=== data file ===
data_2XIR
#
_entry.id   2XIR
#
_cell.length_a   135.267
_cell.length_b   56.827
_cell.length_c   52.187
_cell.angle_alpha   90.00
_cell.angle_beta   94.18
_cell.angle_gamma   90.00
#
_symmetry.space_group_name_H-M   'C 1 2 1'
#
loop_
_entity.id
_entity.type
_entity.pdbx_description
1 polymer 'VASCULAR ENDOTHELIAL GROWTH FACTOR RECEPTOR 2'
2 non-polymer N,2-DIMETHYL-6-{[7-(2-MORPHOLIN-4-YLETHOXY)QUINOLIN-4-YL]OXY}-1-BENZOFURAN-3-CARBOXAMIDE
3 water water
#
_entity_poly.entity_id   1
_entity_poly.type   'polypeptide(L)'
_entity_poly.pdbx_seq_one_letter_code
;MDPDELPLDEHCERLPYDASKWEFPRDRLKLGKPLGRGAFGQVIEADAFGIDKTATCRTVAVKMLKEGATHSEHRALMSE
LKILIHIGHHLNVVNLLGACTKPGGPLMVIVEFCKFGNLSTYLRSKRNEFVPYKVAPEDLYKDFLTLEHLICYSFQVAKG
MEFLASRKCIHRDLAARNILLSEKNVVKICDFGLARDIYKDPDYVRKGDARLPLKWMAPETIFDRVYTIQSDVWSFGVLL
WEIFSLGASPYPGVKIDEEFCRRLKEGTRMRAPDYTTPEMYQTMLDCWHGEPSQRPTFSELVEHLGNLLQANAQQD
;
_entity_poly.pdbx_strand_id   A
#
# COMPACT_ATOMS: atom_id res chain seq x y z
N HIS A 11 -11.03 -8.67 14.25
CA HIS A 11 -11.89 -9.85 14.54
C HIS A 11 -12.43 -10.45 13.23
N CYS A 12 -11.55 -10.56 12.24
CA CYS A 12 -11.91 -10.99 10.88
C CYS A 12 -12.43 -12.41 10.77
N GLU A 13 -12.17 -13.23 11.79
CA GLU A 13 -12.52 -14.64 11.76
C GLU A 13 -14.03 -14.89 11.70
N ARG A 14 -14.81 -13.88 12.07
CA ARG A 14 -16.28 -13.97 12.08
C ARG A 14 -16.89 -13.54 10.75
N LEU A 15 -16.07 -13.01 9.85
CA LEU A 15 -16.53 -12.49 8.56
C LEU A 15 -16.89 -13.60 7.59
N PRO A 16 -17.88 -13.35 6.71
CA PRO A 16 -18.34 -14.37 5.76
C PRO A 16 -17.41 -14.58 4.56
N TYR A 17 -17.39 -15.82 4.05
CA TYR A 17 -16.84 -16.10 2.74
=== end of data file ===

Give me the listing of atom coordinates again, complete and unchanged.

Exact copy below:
data_2XIR
#
_entry.id   2XIR
#
_cell.length_a   135.267
_cell.length_b   56.827
_cell.length_c   52.187
_cell.angle_alpha   90.00
_cell.angle_beta   94.18
_cell.angle_gamma   90.00
#
_symmetry.space_group_name_H-M   'C 1 2 1'
#
loop_
_entity.id
_entity.type
_entity.pdbx_description
1 polymer 'VASCULAR ENDOTHELIAL GROWTH FACTOR RECEPTOR 2'
2 non-polymer N,2-DIMETHYL-6-{[7-(2-MORPHOLIN-4-YLETHOXY)QUINOLIN-4-YL]OXY}-1-BENZOFURAN-3-CARBOXAMIDE
3 water water
#
_entity_poly.entity_id   1
_entity_poly.type   'polypeptide(L)'
_entity_poly.pdbx_seq_one_letter_code
;MDPDELPLDEHCERLPYDASKWEFPRDRLKLGKPLGRGAFGQVIEADAFGIDKTATCRTVAVKMLKEGATHSEHRALMSE
LKILIHIGHHLNVVNLLGACTKPGGPLMVIVEFCKFGNLSTYLRSKRNEFVPYKVAPEDLYKDFLTLEHLICYSFQVAKG
MEFLASRKCIHRDLAARNILLSEKNVVKICDFGLARDIYKDPDYVRKGDARLPLKWMAPETIFDRVYTIQSDVWSFGVLL
WEIFSLGASPYPGVKIDEEFCRRLKEGTRMRAPDYTTPEMYQTMLDCWHGEPSQRPTFSELVEHLGNLLQANAQQD
;
_entity_poly.pdbx_strand_id   A
#
# COMPACT_ATOMS: atom_id res chain seq x y z
N HIS A 11 -11.03 -8.67 14.25
CA HIS A 11 -11.89 -9.85 14.54
C HIS A 11 -12.43 -10.45 13.23
N CYS A 12 -11.55 -10.56 12.24
CA CYS A 12 -11.91 -10.99 10.88
C CYS A 12 -12.43 -12.41 10.77
N GLU A 13 -12.17 -13.23 11.79
CA GLU A 13 -12.52 -14.64 11.76
C GLU A 13 -14.03 -14.89 11.70
N ARG A 14 -14.81 -13.88 12.07
CA ARG A 14 -16.28 -13.97 12.08
C ARG A 14 -16.89 -13.54 10.75
N LEU A 15 -16.07 -13.01 9.85
CA LEU A 15 -16.53 -12.49 8.56
C LEU A 15 -16.89 -13.60 7.59
N PRO A 16 -17.88 -13.35 6.71
CA PRO A 16 -18.34 -14.37 5.76
C PRO A 16 -17.41 -14.58 4.56
N TYR A 17 -17.39 -15.82 4.05
CA TYR A 17 -16.84 -16.10 2.74